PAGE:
T-Mobile has confirmed that it too will be blocking use of Google Wallet on its branded Android devices in an effort to bolster its own supported industry payment standard.
The move, which was confirmed by T-Mobile USA in a message on the company’s Twitter account, finally removes some of the mystery that had surrounded Google Wallet for users on the carrier. The message which read, “Were support ISIS, the wireless payment standard for mobile devices” came as reply to a message from a Twitter user who had asked for a comment on why Samsung Mobile USA had indicated that either Google or T-Mobile itself was blocking Google Wallet from working on his Samsung Galaxy Note 2.
When confronted with the fact that the ISIS payment system currently only works in Salt Lake City, Utah and Austin, Texas T-Mobile went further, saying that if ISIS was a success it would “hopefully” expand its availability. It gave no time table on when that might happen.
T-Mobile’s confirmation makes it the second wireless carrier to actively prevent Google Wallet from working on its devices in an effort to bolster ISIS, behind Verizon. While ISIS does allow users to pay for purchases using the NFC communications chip built into most high-end smartphones, like the Samsung Galaxy S4 and Samsung Galaxy Note 2, as mentioned, it currently only operates in two-cities. While AT&T, Verizon and now T-Mobile are all supporting ISIS, a viable partner network for ISIS has yet to materialize, putting it way behind in development when compared to Google Wallet.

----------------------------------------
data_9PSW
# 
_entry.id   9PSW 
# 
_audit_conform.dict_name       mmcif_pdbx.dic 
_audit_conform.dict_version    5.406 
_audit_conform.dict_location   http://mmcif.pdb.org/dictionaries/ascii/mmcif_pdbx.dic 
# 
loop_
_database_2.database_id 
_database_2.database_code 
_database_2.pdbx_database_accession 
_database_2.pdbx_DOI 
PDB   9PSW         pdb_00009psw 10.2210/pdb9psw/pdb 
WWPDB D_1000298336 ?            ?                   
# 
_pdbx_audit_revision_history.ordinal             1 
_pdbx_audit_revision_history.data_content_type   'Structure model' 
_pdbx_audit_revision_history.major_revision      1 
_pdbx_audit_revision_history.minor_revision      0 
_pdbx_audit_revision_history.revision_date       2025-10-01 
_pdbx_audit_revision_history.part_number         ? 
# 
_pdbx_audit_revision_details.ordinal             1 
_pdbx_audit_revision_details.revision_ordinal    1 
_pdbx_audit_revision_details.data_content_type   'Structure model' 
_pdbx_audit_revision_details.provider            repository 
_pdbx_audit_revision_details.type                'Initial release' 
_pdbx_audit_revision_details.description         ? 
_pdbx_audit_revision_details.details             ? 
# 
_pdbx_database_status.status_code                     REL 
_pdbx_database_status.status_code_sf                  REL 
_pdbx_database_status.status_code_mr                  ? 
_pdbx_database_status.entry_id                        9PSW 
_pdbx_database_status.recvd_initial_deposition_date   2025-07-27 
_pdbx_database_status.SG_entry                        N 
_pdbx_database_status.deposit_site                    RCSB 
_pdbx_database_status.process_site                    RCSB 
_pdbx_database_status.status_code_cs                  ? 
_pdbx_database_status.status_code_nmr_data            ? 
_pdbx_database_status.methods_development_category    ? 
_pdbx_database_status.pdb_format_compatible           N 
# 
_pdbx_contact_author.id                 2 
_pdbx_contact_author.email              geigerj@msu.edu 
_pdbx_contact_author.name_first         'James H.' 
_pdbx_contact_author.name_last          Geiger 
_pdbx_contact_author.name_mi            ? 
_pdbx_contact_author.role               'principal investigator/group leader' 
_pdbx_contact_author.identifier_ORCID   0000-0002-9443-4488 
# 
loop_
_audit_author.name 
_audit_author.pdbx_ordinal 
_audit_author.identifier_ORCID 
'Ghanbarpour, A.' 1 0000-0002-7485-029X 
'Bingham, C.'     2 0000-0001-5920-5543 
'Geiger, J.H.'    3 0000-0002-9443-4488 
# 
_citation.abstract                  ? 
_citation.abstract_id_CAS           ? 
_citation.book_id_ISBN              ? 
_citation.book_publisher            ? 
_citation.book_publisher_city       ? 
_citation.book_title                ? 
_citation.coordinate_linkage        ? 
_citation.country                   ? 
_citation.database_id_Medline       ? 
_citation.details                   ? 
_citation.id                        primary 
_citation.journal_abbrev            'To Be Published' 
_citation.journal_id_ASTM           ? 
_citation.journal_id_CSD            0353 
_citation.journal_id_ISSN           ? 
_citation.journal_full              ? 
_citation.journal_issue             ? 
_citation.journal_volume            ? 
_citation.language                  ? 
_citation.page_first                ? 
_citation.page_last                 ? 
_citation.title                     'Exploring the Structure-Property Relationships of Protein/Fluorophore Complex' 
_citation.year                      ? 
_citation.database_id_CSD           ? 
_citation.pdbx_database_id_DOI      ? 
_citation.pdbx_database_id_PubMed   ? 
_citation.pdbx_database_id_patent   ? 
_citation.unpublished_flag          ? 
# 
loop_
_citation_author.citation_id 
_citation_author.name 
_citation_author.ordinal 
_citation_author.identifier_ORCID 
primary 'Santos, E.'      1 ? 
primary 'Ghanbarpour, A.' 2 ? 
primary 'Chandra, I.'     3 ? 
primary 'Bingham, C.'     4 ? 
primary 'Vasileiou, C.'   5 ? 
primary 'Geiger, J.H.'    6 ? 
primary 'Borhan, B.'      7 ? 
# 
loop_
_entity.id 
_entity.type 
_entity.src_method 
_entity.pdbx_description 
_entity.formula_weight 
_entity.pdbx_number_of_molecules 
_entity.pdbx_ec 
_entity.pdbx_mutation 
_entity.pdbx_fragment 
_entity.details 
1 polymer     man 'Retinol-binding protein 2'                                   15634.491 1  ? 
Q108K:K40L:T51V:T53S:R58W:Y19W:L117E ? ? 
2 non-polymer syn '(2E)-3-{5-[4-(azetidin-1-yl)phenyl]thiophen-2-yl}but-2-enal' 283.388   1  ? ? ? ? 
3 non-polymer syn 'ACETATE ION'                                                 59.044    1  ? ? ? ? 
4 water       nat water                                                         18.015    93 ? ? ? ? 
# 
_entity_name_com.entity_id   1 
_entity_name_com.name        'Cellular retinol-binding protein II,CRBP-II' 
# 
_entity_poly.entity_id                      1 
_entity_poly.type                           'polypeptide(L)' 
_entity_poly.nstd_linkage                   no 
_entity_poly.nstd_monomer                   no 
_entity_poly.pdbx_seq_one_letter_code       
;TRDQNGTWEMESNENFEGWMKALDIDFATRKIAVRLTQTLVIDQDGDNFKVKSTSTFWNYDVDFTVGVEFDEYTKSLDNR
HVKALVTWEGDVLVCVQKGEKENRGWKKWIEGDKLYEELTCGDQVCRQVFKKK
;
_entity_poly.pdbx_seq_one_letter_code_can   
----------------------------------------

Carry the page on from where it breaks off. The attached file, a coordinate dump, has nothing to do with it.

The legal ramifications of three out of four largest carriers financing, creating and then effectively blocking competing wireless payment systems is still unclear, though it is clear that this has raised some informed user’s eyebrows.
Verizon maintains that it only acted to limit Google Wallet because the application accessed secure functions of the hardware that the carrier wasn’t comfortable with.
For its part Sprint, the United States’ third-largest mobile carrier is not backing ISIS as a NFC payment yet. It does allow the use of Google Wallet on devices that support it.
Industry action may not be the only reason that Google Wallet has failed to catch. As the service requires the NFC chip inside of the user’s device to interact with an NFC reader at a retailer, support for Google Wallet and payment options like it hasn’t ballooned as quickly as some may have hoped. It’s also unclear if consumers understand that they have to have a device with a near field communications chip in order to use these kinds of systems.
While many contemporary smartphones do have NFC, Apple’s iPhone devices don’t. The company’s Passbook application does allow users to do many of the same things, like store coupons and pay with giftcards. This solution means that retailers don’t have to install NFC readers in their locations, however they do have to release iOS applications that support the functionality. A version of Passbook that allows users to pay for all their purchases could be why the company is rumored to be including a fingerprint reader in its upcoming iPhone 5S.